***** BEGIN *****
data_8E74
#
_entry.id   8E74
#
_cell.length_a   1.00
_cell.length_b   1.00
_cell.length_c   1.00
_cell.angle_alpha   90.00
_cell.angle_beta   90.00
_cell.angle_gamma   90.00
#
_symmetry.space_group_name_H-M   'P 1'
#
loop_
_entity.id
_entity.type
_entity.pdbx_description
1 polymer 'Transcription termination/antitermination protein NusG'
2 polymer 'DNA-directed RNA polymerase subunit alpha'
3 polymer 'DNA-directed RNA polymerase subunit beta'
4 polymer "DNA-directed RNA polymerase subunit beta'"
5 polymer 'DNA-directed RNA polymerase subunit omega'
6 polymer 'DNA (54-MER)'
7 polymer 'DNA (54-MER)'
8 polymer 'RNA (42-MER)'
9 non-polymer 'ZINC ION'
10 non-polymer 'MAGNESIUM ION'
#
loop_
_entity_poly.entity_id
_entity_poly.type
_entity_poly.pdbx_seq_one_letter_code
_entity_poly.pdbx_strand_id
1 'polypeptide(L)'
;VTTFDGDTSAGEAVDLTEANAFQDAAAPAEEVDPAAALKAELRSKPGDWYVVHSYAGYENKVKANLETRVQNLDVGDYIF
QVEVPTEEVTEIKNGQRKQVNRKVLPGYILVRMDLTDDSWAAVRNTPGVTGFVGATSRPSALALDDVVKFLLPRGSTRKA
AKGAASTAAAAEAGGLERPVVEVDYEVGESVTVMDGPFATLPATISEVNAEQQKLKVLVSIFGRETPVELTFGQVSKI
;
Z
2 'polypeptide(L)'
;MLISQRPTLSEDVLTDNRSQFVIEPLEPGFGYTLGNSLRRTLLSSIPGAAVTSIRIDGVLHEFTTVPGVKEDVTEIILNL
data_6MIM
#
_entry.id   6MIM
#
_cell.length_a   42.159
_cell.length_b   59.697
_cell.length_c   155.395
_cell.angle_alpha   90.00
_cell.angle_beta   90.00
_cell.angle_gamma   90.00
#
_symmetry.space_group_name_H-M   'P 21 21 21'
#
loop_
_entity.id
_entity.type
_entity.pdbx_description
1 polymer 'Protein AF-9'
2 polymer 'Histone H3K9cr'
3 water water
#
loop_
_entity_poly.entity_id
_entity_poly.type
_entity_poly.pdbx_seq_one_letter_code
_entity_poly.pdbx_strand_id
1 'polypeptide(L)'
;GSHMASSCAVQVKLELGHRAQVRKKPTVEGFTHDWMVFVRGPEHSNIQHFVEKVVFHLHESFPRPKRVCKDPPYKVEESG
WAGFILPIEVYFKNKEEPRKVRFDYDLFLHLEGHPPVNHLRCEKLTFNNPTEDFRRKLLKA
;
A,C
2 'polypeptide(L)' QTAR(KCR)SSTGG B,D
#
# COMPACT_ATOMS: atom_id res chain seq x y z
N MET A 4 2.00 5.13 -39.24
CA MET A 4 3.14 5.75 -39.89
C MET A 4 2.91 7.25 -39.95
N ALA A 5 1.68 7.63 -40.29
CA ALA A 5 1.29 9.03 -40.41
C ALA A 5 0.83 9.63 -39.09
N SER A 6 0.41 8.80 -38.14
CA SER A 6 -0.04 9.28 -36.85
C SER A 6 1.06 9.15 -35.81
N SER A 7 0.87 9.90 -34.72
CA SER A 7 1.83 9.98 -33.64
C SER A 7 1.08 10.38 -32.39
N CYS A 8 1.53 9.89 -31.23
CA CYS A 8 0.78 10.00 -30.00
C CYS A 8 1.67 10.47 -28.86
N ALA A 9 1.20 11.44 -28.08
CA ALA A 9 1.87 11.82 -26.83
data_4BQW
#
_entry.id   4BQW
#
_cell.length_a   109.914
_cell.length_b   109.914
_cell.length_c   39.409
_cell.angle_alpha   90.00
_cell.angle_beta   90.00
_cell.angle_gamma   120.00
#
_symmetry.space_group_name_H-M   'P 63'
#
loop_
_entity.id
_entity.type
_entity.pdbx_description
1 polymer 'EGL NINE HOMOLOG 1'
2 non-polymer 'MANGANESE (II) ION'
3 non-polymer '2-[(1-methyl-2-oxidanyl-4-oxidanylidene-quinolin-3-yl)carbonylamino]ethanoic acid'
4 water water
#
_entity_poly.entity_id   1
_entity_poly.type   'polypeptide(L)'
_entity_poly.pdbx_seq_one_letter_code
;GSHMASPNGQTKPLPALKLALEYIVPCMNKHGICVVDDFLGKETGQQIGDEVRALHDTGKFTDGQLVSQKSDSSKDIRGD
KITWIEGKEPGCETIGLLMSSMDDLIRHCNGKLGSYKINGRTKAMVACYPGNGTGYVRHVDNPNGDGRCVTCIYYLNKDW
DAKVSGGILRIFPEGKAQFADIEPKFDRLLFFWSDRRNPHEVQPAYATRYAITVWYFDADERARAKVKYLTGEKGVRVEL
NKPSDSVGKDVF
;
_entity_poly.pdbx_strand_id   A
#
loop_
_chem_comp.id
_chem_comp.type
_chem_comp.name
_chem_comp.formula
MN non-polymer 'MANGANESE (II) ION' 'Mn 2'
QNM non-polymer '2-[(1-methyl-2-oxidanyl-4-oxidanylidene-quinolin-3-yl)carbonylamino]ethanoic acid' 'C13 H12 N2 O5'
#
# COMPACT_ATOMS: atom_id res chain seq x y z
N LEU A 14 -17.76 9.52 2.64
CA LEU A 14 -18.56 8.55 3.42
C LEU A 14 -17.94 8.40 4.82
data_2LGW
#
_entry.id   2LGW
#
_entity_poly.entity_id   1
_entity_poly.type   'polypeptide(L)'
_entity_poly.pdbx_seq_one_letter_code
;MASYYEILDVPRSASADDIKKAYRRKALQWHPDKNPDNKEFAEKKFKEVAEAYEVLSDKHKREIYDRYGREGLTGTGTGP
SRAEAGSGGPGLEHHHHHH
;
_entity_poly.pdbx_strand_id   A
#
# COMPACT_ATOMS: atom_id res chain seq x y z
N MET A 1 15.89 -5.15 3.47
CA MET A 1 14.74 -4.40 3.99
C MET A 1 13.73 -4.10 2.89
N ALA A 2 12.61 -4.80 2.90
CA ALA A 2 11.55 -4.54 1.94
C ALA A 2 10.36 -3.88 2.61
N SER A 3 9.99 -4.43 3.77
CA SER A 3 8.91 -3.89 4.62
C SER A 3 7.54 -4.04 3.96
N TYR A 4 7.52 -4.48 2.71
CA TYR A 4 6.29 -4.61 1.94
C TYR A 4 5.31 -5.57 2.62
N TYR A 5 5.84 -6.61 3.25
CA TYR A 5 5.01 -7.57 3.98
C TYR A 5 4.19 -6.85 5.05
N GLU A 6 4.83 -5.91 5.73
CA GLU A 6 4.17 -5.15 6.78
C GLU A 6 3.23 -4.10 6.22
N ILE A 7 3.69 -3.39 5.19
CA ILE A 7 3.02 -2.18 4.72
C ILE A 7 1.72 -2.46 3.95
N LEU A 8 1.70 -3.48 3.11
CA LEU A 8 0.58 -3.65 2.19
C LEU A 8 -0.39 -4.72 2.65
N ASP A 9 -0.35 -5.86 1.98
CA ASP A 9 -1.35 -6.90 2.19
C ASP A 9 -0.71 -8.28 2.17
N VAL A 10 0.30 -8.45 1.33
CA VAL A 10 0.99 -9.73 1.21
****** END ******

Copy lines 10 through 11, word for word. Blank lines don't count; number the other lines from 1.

_cell.angle_gamma   90.00
#